The motion from West Virginia, filed this week to the Rhode Island Superior Court, makes four key points as to why the suit should be dismissed. The primary claim from the school is that Rhode Island's courts don't have jurisdiction over the state of West Virginia. The language in the motion clearly ties the university to the state itself, at one point referring to themselves as "an alter ego of the State of West Virginia."

Finally, the school's lawyers make reference to the "essentially identical" suit brought against the Big East by the West Virginia Board of Governors. The motion requests that if the Big East's suit in Rhode Island is not dismissed, it at least be put on hold until the resolution of the initial action from West Virginia.

As expected, there is no bright light at the end of this legal tunnel yet. As the conference and school will likely continue to wage war in court for the foreseeable. Unfortunately for the Mountaineers, the clock is ticking if they want to be able to get Big 12 conference play in 2012. If the Big East wants to hold the school for the 27-month withdrawal period in the bylaws, extended legal battles is one way to spend that time.

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Posted on: November 4, 2011 4:06 pm
Edited on: November 4, 2011 4:37 pm
 

Big East files lawsuit against West Virginia

Posted by Chip Patterson

PDF: Read the official complaint, filed in the Rhode Island Superior Court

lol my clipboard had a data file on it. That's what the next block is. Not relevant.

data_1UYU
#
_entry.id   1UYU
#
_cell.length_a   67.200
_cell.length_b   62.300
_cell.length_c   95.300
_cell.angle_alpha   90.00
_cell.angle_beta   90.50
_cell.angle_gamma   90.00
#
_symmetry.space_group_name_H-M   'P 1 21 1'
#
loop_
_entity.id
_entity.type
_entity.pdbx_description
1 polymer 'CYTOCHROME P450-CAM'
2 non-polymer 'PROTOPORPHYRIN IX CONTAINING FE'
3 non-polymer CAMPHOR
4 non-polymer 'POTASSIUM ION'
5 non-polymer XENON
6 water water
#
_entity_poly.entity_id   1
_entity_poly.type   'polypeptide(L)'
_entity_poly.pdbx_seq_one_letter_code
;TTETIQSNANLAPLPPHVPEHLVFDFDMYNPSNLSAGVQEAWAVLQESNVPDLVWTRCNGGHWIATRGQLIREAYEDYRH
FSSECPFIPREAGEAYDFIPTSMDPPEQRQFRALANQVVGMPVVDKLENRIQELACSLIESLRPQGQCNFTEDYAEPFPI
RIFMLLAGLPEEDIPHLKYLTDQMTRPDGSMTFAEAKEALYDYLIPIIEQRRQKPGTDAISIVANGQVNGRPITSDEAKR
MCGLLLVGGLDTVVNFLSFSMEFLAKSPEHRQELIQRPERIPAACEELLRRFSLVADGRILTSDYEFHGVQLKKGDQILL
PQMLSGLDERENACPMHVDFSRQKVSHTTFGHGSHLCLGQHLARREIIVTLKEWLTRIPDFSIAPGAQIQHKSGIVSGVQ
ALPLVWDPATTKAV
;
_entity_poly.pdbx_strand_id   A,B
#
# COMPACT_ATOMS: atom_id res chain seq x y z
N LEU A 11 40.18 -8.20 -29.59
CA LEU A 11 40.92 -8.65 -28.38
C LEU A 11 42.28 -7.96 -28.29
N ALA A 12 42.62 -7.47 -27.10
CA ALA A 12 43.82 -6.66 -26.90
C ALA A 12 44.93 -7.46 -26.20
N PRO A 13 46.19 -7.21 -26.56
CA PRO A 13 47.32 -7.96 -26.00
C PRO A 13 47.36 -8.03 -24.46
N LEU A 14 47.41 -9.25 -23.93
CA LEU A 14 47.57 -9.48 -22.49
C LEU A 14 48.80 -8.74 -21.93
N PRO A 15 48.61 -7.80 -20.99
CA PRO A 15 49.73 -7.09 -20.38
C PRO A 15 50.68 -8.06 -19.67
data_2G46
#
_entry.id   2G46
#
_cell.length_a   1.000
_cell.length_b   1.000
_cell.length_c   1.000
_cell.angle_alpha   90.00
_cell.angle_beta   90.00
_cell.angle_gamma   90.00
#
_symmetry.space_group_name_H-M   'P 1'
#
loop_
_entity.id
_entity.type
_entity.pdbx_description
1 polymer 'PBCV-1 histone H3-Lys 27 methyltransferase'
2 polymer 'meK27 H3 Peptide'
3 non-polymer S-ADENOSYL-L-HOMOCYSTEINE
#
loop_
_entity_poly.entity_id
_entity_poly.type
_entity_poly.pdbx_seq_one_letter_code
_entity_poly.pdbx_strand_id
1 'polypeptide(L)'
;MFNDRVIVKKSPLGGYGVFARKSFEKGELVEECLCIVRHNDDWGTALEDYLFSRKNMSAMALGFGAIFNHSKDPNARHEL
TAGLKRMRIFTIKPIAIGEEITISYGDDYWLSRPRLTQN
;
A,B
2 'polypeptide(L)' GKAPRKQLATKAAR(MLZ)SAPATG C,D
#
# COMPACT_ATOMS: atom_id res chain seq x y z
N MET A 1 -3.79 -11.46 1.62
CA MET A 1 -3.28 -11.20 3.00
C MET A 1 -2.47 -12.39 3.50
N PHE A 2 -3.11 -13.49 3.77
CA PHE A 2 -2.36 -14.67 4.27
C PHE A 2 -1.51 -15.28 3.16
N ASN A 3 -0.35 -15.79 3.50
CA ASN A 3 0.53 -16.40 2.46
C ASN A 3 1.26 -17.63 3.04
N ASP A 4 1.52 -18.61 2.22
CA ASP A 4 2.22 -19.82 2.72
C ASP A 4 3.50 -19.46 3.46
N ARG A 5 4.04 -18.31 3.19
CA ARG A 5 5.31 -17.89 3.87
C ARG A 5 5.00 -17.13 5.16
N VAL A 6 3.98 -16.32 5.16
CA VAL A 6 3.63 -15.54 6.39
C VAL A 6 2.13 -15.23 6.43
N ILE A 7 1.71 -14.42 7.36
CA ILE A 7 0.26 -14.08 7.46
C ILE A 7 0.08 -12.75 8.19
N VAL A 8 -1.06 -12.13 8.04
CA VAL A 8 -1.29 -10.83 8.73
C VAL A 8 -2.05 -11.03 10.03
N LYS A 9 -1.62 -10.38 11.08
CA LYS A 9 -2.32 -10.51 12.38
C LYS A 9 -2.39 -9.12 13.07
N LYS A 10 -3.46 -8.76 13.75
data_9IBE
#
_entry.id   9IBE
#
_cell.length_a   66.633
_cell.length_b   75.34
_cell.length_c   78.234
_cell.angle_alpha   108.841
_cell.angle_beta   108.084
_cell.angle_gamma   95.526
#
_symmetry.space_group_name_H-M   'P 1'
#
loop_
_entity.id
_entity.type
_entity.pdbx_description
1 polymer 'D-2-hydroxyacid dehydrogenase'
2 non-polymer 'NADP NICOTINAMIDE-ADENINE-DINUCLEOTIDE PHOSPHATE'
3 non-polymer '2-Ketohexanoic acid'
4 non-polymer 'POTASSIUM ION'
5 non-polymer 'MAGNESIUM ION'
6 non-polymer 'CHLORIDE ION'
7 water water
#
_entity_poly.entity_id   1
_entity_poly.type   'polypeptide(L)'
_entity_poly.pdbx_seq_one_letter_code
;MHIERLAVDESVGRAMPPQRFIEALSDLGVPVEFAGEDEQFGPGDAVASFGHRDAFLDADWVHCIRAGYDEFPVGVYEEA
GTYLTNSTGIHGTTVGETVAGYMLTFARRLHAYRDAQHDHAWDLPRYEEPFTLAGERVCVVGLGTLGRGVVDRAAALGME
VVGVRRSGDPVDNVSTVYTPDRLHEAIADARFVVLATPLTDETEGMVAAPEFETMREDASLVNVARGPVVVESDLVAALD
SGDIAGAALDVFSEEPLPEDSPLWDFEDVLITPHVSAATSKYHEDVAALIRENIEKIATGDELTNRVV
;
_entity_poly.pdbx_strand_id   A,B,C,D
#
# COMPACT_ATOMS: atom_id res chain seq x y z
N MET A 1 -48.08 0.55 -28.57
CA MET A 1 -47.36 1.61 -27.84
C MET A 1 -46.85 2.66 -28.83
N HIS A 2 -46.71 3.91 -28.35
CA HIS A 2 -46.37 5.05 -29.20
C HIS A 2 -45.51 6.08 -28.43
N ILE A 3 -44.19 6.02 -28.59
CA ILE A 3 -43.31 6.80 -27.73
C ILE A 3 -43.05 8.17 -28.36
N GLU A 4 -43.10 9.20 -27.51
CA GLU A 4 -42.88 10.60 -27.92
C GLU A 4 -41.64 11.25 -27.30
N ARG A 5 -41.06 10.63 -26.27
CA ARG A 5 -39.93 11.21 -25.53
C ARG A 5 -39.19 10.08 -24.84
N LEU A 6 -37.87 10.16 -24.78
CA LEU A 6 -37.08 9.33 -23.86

When West Virginia held their teleconference to announce the move to the Big 12, the most popular question was how the Mountaineers planned to compete in their new conference in the 2012-2013 season with a 27-month withdrawal required by Big East bylaws.

At the time, West Virginia athletic director Oliver Luck answered several times that "our people are working with their people to make that happen."

Apparently that did not work out well for the Mountaineers, with the school filing a lawsuit against the Big East earlier this week so it can join the Big 12.

After Commissioner John Marinatto issued his statement of disappointment, the Big East decided to take action themselves. On Friday, the conference announced they are pursuing legal action against West Virginia.

The conference filed a suit in the Superior Court for the State of Rhode Island, Providence County. It is described as a "breach of contract lawsuit" and seeks an order requiring West Virginia to comply with Big East bylaws. These bylaws include the 27 months for exit, as well as payment of the exit fee.

“Today’s legal action underscores the Big East Conference’s stated position that it will vigorously pursue the enforcement of its rights and West Virginia University’s obligations under the conference’s Bylaws which West Virginia formally agreed to and helped construct,” Marinatto said in the official release.

This action comes as no surprise, as the presidents of the Big East schools voted to hold exiting members to the 27-month requirement in an annual meeting on Tuesday. What comes next? A long and confusing legal battle over conference responsibilities. Nobody wins, except the lawyers.